Some guys can pull off Axe Body Sprays. I’m not one of them.
Whenever I’m in a pharmacy or drugstore, I will occasionally pass the aisle where they stock and sell a product known as “men’s body sprays”, or “Axe Body Sprays”. These usually come in a 5 oz/150 ml spray canister, the most commonly known is a brand known as “Axe“, and there are a variety of scents from which to choose — Rise, Recovery, Excite, Anarchy, Vice, or Provoke to name a few. None are descriptive to the type of scent they’ll reveal – citrus, green, floral, aquatic, woody, or anything else — but all have this MTV-chicness about them. For about $5-6, you can smell…
Let me come back to that in a moment. First, I’ll try to describe my own experience and difficulty with Axe fragrances, and apparently I’m not the only person who has very strong feelings about Axe scents. It isn’t that I’m strictly a snob about purchasing a fragrance that would cost only $6 and can be found in any drugstore in the US, let alone the world. There’s a place for a cheap body spray in a can: destined to remain in that can. But before I give a clearer impression of my own views, let me at least be fair enough to have rated this from recent experience.
While shopping recently, I had an opportunity to try a scent being billed as “Dark Temptation”: A chocolate rendition of Axe. Chocolate for me conjures impressions of Cacao flavors, a la Bond No. 9 “So New York” or perhaps a very uniform and distinct scent from Demeter. Ok, I bit and sprayed this on the back of my wrist and waited not very long before I could form an impression. In some alternate reality, this could smell like chocolate. It could also very easily smell like rubber or plastic or the metal can from which it emerged. Similarities to chocolate, though, were just completely non-existent. The only ‘Dark Temptation’ in this scent was the morbid curiosity of trying out the can in the store because this was something that might be fodder for a good story, or at least be horridly funny.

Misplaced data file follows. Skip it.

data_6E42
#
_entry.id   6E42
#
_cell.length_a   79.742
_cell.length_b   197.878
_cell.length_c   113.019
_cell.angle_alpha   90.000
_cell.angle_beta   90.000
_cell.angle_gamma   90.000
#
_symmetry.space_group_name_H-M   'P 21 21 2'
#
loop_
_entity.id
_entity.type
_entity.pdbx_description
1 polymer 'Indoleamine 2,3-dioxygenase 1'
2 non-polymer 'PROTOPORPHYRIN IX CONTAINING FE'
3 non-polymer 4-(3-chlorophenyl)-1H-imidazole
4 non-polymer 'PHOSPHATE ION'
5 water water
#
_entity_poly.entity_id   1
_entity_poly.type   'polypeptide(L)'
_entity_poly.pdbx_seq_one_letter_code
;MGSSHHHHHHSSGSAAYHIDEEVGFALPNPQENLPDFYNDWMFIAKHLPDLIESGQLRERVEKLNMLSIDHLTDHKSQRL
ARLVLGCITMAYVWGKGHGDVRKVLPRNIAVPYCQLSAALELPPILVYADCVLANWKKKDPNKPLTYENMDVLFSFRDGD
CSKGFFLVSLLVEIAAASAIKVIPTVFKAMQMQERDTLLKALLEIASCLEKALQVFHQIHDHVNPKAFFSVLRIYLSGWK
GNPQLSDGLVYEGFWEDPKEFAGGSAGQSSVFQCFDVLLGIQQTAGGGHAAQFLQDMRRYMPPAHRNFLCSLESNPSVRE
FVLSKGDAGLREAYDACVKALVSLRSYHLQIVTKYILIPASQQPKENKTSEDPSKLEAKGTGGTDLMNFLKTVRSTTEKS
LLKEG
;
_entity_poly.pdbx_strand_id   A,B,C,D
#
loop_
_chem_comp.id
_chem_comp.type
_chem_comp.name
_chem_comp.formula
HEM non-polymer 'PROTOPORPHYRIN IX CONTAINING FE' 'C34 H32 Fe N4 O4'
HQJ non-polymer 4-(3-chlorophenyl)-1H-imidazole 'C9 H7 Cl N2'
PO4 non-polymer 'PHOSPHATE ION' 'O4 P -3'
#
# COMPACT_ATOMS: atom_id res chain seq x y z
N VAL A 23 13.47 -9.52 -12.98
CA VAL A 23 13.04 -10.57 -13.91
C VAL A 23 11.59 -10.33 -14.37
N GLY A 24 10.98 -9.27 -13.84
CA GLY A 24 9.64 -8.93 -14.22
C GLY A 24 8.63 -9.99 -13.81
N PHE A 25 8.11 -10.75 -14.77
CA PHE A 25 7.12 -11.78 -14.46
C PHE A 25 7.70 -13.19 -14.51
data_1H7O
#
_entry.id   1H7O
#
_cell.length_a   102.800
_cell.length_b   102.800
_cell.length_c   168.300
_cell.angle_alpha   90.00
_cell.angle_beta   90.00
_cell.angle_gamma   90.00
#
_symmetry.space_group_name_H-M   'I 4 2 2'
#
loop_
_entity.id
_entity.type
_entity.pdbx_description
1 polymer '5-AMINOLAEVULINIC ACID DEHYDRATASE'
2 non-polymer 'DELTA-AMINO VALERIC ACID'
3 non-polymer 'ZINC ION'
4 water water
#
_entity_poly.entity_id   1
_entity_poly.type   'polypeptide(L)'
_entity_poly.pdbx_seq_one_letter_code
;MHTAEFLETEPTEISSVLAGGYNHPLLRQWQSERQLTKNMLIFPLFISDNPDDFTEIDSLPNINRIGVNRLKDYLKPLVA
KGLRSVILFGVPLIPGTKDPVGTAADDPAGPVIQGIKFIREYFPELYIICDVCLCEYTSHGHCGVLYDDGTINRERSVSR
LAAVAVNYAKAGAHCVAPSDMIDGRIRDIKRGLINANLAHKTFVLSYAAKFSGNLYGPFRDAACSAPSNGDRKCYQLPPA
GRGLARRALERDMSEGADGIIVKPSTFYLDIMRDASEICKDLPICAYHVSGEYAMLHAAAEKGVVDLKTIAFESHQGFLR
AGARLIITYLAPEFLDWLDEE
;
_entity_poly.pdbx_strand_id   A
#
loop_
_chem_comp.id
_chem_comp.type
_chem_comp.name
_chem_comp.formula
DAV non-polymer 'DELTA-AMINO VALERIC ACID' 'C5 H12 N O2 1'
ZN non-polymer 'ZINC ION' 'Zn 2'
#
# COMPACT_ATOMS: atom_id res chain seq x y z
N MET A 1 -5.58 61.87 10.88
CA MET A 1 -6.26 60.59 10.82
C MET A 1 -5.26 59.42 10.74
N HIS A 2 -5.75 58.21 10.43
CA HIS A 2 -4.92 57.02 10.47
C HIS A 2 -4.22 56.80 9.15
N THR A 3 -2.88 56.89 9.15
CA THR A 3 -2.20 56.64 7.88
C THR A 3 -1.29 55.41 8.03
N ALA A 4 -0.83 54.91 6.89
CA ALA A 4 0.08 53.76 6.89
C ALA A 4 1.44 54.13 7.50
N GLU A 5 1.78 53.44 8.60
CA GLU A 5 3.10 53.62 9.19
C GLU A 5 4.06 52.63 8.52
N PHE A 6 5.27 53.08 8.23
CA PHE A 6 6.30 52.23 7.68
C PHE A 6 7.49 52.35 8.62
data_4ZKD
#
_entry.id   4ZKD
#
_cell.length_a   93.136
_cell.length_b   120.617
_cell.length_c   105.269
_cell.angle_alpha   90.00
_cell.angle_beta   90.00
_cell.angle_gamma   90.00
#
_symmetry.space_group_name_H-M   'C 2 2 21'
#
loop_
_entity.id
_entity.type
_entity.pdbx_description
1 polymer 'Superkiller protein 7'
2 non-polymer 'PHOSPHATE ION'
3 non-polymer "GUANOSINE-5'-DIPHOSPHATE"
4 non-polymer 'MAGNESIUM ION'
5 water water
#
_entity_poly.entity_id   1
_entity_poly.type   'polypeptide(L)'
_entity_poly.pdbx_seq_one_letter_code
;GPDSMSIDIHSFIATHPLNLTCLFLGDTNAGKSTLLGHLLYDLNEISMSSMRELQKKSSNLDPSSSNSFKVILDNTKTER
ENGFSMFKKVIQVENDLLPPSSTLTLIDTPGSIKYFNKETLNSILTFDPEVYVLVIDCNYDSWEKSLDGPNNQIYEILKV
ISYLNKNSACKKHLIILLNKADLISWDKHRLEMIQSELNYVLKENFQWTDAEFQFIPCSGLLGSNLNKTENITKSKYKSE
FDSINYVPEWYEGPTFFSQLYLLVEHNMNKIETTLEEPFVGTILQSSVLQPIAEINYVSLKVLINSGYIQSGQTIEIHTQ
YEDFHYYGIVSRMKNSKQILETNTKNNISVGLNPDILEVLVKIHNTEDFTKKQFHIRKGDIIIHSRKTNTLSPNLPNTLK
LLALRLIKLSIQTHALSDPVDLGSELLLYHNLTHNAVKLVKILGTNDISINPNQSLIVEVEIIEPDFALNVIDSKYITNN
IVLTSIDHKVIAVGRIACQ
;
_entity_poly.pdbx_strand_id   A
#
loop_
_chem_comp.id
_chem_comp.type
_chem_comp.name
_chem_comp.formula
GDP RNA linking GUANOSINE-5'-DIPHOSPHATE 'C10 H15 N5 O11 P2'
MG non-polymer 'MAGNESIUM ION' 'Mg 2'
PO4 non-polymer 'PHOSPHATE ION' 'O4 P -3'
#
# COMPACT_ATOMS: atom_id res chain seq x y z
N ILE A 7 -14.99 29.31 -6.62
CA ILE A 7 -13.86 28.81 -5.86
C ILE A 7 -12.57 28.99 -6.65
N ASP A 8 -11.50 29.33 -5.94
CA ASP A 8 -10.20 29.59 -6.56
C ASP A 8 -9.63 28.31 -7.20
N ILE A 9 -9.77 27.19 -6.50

It was both.
I then tried “Instinct”. Now someone mentioned this was supposed to have a men’s leather-jacket quality to it, but given that this is Axe and sells for $5 and change, I’m expecting I might get vinyl instead. After spraying it? I could compare the scent to a Chicken or Beef Bouillon cube, or the broth made by one after it’s been dissolved. It’s leather, minus the hide of the cow, then adding the meat of that cow and adding water. Heat, spray and serve. It wasn’t very pleasant, and no, I wasn’t hungry at the time.
I’m reminded that I have nephews that probably would wear something like “Axe Score” (does this honestly attract women?) or “Axe Revolt” (which I once tried, and the name was apt). If there are two positive things I can say about any Axe scent:
- They’re cheap.
- They smell better than human fecal matter or rotting garbage. Slightly better. Most of the time.
Axe Body Sprays are a Frankenstein’s monster between cheap-and-cheerful and a burning nostril sensation that must resemble a severe case of “the Crabs”. (Ed. Note: I have absolutely no experience with that, seeking testers who might, please apply). Most have all the quality of air-fresheners sold at a car wash, promoting “That New Car Smell”, fully-knowing that “New Car Smell” is nothing like what your late-model resembled rolling off your dealer’s lot. The marketing notion behind any Axe fragrance — provided you believe the commercials — is that ‘they have a compelling affect on women’. The reality? They usually wind up on the short lists of “women’s biggest turn-offs“. If ‘compelling’ implies “repelling any female within sillage range”, then the marketing is accurate.
Were I to be fourteen years of age, Axe Body Sprays might be cool. I’m 40-something, so
most all of these are just doucheworthy. In the worst possible way. Wearing an Axe scent would advertise to the world a few things:
- I have less class and aesthetic than any cast member on Jersey Shore.
- I don’t know what smells good.
- I’m significantly judgment impaired to wear this.
- I lost my sense of smell during the Clinton Administration; it hasn’t returned.
- I haven’t a clue about taste or what my wife/significant-other/potential date for the evening would find even passably acceptable.
Can I fairly review an Axe fragrance? I’ll answer that with a question: Why would I bother? I’m sure there a wide majority of people who will think, “Hey, these are OK, especially if I don’t want to pay $75 for a department store fragrance.” Perhaps. None of those people are reading this site or subscribed to my updates, nor would they be much interested in the $150-700 fragrances we mainly review. So…
If Axe Body Sprays are your thing and you’re ok with paying $6 to smell of total stink? Certainly your option. But for the sake of the rest of us, please don’t stand downwind.